Nan DeVincent-Hayes, Ph.D             [ Back ]    [ Home  [ Next

"Careers in the Art Field"

Everyone wants to be or thinks they are an artist, and for some, this will happen, but for others, it'll remain no more than a dream.  Artists and those working in the art field live rugged lives, where survival is almost Darwinian in nature.  Although the profession is broken down into many categories, for brevity's sake, this article will divide it into artists and workers of art.

There are several different kinds of artists but the most recognized ones are performing artists (dancers, actors, musicians, and the like), literary artists (writers, poets, playwrights, and so on), and visual artists (painters, sculptors).  There are some categories of artists that are difficult to classify, such as architects, photographers, film/videographers, and even those who make use of computers to create high-tech art, as well as those who make hand-made objects or crafts. 

Additionally, artists use a variety of media to invent their form.  Such media might be oil, acrylic, or watercolor paints; chalk, pastels, charcoal, ink, pencil; clay, steel (of all kinds), wood, lucite, plaster, porcelain, marble, and so on.  The final form could result in any number of types: Collages, iconographs, paper, murals, pottery, structures, lyrics, books, computerized images, and so on.  Artists are always looking for a new medium to create in that results in a new form or end product.  Too, each artist has his or her own style which might be abstract, surrealistic, impressionistic, or realism, or any variation of these.  Their style might be do to their schooling, the movement of the time (Dadaism, Cubism, Pop, etc.), or the influence of mentors and masters.  In any case, artists, then, are people who create--hands-on--something new out of something old or something old out of something new, or something different out of what hasn't existed before.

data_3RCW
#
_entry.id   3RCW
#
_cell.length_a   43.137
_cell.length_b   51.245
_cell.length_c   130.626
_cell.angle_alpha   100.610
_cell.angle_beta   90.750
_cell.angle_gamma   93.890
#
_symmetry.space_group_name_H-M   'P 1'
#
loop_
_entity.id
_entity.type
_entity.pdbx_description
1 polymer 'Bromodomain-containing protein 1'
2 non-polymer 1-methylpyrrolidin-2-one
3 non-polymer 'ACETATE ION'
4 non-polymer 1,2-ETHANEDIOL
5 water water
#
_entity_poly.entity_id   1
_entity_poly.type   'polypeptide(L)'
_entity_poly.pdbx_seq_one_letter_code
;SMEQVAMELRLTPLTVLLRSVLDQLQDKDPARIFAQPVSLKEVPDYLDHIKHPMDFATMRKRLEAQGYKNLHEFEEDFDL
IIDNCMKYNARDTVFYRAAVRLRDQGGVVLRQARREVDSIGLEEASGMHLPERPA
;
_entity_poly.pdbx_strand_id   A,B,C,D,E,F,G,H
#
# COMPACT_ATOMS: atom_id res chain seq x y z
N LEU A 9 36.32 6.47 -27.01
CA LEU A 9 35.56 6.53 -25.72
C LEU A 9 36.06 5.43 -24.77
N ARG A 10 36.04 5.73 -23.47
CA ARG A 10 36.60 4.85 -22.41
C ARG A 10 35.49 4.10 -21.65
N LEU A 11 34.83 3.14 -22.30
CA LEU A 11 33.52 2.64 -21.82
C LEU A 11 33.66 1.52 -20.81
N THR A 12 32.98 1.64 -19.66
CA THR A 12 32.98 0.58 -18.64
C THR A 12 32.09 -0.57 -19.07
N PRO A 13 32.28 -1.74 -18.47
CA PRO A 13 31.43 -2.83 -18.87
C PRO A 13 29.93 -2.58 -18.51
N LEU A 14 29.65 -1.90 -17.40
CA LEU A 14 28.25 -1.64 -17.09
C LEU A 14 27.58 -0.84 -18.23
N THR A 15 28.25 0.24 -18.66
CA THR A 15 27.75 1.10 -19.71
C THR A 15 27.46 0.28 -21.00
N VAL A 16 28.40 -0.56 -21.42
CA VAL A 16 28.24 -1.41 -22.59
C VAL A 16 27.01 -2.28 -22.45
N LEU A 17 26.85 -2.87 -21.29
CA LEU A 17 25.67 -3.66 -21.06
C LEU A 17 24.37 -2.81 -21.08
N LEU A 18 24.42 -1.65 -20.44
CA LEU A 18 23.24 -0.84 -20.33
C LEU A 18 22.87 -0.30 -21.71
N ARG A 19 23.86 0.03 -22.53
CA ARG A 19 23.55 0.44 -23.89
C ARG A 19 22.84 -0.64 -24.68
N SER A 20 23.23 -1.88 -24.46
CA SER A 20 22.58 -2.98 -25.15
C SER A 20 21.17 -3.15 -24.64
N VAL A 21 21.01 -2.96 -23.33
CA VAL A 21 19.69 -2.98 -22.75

Unlike hands-on artists, there are other equally well versed workers in the field who--though they may also be artists in their own right--concentrate on the business end.  Three examples of such opportunities include:

Art Consultant: sells art, and advises artists, art dealers, gallery owners, collectors on art.  Though a college degree isn't required, it is highly encouraged.  A thorough knowledge of art, art trends, emerging artists is needed, along with the ability to discern what will sell in the field.  Consultants make anywhere from a few thousand dollars per year to six figures.

Museum or Gallery Executive Director: manages the entire business--from setting policy, developing programs, to handling staff, as well as providing advertising, financial, artistic, and social direction, along with supervising all personnel and projects, and administering company plans, benefits, and perks.  This position also designs and implements fund-raisers, and serves as a leader in the community on art matters.  Much writing is also involved in this job, and a variety of personnel report to this position, such as fine arts consultants, curators, conservators, PR directors, and so on.  An advanced college degree is needed, and salary begins around $50,000, depending on the size of the museum or gallery. 

Curator: is responsible for creating art collections and interpreting them to the public, as well as installing or laying-out these collections within the physical constraints of a building's rooms.  They also set up temporary exhibits with specific themes or motifs, and handle the rental of artworks, and the educating of the public about the collections.  Curators earn anywhere from the high-twenties to over a hundred-thousand dollars annually.  An advanced degree in art (with a degree or experience in business) is needed.

Other art careers include art agent, art writers, preparators, museum registrar, museum conservator, archivist, art dealer, gallery owner, and others.  The field is wide open, and opportunities continue to grow.

Nan DeVincent-Hayes, Ph.D. is a former 
executive director of a high end art gallery.

Copyright 2002 Nan Hayes